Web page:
However, there's a wacky undertaker, Floyd Gimbel, played by Richard Deacon. He's paying more protection money to Scratch than the other townspeople (because he brings Scratch more business), and hires Bret to dispose of Scratch. Bemus is also paying protection money to Scratch, at a higher rate than Gimbel is. Bret figures the best way to get his $1,000 back is to help Bemus and Gimbel take out Scratch so Scratch can't back up Modesty.
Bret's new scheme involves polishing his boots with shoe polish, smoked fish, and catnip. He also paints all of the cats black (Scratch won't allow black cats in Paradise because of that superstition thing) and walks out on the street after Bemus challenges Scratch to a gunfight. Scratch is distracted by the black cats, and Bemus finally shoots him dead. However, Modesty has escaped with the money.
Later, Bret runs into Modesty on a riverboat. She reveals she lost the money playing poker, jumps into the river, and Bret saves her. In the end, the two of them sit on shore and count the drying money, and a black cat crosses their path.
(I often watch Maverick on MeTV, and the station cut out the opening scene where Bret finds Modesty preparing to drown herself in Sacramento Bay because she had her initial funds stolen. The opening scene explains her suicidal tendencies at the end a bit better.)
There's a lot of comedy in "Paradise", and the stakes are never high: The whole thing is tied together by James Garner at Bret. Garner has the same long-suffering reactions he had in many episodes of The Rockford Files to his high-energy guest stars. He reacts better to people he's developed a rapport with, and Modesty would return in two future episodes (although one of them is Bret-less, and the series finale). Garner has more fun with actor Fuller, which is a shame since Scratch ignominiously shoots Jack dead. Most of the gunfighter types on Maverick are idiots and/or obstacles, so it's a shame to see one get killed after he demonstrates he's as smart as a Maverick. It's a tough call, but I would have rather seen Jack continue than Modesty.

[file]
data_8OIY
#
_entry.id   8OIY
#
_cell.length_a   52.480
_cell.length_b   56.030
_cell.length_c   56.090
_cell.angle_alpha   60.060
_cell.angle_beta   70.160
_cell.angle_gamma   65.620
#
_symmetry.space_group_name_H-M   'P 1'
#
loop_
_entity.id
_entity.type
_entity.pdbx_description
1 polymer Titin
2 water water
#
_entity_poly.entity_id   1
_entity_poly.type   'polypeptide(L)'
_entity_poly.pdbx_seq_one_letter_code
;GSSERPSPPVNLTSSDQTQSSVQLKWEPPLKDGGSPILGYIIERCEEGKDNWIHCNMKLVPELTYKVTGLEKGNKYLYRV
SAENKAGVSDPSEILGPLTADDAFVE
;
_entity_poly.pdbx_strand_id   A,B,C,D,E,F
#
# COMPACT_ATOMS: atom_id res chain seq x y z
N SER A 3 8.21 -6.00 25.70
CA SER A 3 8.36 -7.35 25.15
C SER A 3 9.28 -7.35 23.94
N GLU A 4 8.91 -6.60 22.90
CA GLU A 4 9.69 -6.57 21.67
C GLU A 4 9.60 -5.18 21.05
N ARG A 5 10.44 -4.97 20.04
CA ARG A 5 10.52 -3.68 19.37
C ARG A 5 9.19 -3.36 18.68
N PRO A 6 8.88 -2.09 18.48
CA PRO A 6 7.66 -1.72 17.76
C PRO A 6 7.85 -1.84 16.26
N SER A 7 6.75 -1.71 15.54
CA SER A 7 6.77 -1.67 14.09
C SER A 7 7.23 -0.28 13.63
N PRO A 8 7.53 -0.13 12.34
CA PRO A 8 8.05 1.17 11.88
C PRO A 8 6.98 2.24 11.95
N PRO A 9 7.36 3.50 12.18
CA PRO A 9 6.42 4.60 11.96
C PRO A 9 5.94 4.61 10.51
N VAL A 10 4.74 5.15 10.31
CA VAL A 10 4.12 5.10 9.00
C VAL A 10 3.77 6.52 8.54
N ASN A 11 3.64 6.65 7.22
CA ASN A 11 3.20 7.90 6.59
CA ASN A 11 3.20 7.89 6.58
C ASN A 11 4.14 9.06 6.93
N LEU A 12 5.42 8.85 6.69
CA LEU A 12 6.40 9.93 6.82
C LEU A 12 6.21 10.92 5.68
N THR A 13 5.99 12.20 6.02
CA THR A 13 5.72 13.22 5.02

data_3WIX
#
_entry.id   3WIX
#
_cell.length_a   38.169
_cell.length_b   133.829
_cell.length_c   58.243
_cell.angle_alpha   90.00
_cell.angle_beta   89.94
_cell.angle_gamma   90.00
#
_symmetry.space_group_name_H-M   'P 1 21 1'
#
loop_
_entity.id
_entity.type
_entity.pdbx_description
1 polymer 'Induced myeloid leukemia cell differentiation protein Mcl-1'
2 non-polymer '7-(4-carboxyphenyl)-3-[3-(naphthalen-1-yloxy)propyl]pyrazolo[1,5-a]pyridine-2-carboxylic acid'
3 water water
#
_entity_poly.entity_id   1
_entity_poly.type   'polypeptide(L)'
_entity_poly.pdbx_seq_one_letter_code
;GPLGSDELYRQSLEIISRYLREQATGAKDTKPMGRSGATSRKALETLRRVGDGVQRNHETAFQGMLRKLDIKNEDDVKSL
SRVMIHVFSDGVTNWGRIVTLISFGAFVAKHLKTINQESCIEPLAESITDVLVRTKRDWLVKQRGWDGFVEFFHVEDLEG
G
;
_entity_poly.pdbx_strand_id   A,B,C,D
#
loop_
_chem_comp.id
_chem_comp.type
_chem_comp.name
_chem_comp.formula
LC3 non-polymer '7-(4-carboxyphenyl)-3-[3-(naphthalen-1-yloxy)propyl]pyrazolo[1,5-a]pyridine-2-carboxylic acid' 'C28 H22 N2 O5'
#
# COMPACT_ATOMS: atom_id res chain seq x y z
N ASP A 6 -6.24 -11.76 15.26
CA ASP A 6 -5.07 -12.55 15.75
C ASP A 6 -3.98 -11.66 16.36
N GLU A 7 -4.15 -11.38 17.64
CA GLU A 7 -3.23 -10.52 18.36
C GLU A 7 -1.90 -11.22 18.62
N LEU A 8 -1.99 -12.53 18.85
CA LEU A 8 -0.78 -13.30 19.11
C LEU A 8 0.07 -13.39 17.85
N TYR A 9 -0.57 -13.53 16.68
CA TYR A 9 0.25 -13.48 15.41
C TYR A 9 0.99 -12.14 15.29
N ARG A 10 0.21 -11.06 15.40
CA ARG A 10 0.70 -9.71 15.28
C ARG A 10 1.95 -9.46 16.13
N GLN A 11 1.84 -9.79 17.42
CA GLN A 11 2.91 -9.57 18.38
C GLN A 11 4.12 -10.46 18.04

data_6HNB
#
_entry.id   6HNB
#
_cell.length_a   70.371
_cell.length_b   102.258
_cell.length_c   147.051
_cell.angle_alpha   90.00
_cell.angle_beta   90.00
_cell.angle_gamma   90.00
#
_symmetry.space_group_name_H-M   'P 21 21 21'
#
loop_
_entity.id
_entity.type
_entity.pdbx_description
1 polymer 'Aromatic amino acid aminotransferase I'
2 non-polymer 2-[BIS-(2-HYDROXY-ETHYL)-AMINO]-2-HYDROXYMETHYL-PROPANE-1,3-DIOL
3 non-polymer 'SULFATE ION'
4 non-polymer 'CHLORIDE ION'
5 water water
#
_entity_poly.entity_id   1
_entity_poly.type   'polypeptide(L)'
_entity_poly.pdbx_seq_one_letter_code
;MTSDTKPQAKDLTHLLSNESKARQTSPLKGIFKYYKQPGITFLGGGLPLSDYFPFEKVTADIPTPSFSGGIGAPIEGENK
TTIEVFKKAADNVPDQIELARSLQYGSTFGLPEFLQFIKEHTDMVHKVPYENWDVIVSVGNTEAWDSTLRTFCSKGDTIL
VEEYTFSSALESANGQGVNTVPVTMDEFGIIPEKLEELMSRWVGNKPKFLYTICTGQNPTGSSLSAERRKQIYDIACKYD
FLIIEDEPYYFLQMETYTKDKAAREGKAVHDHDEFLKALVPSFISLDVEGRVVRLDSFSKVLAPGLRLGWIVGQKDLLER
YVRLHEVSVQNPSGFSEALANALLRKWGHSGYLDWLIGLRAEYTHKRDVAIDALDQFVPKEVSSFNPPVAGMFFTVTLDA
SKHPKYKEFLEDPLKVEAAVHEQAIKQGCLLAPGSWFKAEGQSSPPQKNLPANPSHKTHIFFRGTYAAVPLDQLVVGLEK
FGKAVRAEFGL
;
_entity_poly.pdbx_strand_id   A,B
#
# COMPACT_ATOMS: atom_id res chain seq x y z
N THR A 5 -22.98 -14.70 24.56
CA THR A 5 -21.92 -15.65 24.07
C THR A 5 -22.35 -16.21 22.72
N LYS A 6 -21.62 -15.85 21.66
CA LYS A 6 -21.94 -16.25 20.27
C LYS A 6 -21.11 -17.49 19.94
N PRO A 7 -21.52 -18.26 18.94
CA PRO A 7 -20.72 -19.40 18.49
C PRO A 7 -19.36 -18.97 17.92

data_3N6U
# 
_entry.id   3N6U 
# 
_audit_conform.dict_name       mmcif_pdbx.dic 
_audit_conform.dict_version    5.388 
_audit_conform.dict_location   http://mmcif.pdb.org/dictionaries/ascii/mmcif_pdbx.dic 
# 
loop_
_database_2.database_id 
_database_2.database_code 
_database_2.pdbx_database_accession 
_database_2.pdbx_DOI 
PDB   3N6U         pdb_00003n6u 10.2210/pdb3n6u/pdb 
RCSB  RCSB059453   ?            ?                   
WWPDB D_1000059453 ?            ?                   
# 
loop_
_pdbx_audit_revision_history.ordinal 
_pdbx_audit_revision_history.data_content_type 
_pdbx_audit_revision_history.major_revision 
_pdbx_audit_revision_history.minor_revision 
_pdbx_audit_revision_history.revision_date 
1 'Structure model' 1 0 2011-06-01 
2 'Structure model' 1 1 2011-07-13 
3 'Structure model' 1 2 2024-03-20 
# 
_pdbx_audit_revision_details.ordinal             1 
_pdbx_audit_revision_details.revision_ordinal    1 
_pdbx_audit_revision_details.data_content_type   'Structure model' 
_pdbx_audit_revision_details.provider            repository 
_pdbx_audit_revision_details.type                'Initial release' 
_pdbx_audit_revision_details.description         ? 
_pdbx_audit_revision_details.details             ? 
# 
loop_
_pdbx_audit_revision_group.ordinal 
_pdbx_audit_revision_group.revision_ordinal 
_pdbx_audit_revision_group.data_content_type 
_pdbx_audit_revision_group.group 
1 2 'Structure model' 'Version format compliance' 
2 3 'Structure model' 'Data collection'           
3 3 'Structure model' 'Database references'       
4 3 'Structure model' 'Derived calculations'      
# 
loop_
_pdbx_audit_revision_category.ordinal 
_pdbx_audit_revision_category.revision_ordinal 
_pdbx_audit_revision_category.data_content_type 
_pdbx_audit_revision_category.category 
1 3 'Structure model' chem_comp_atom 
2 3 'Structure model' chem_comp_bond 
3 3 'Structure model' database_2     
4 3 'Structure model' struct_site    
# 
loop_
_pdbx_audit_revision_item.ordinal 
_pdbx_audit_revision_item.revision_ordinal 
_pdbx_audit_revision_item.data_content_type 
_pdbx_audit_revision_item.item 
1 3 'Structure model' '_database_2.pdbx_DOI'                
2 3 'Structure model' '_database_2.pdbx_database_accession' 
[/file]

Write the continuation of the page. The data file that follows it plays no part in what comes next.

Ebsen isn't particularly funny, although his blatant attempts to avoid looking at the cemetery as he rides past are amusing. Bemus is a self-admitted slow gun, and Richard Deacon (who played a recurring character on The Dick Van Dyke Show) appears late in "Paradise" but hams it up in every scene he's in. His Gimbel gets some cute lines about being an undertaker. Like how everyone stops by the cemetery eventually, when Bret notes how many people use it as a rendezvous.
I also like how Bret could care less about bringing truth and justice to Paradise. He's only interested in getting his money back, and sets it up so Bemus gets the credit for killing Scratch. All Bret does is wear cat-attracting boots and paints cats black: he doesn't shoot it out with Scratch at the end. It makes a change from Bret's earlier appearances, when he often is portrayed as the hero because Maverick is a 50s TV Western.
Modesty makes an interesting presence, and you can see why the creative team brought her back later. I don't recall her being as memorable in her second episode, "Cruise of the Cynthia B", where she's haplessly conned into buying a cursed riverboat, same as Bret. I wish they had brought her back for more episodes and let her run rings around Bret the same way she does in "Paradise".
Overall, "Paradise" isn't one of the best-known Maverick episodes. But it manages to distill what most people think of Maverick into one episode, even if they don't realize it until afterward. And that makes it a keeper.
But that's just my opinion, I could be wrong. What do you think?
Written by Gislef on Dec 30, 2019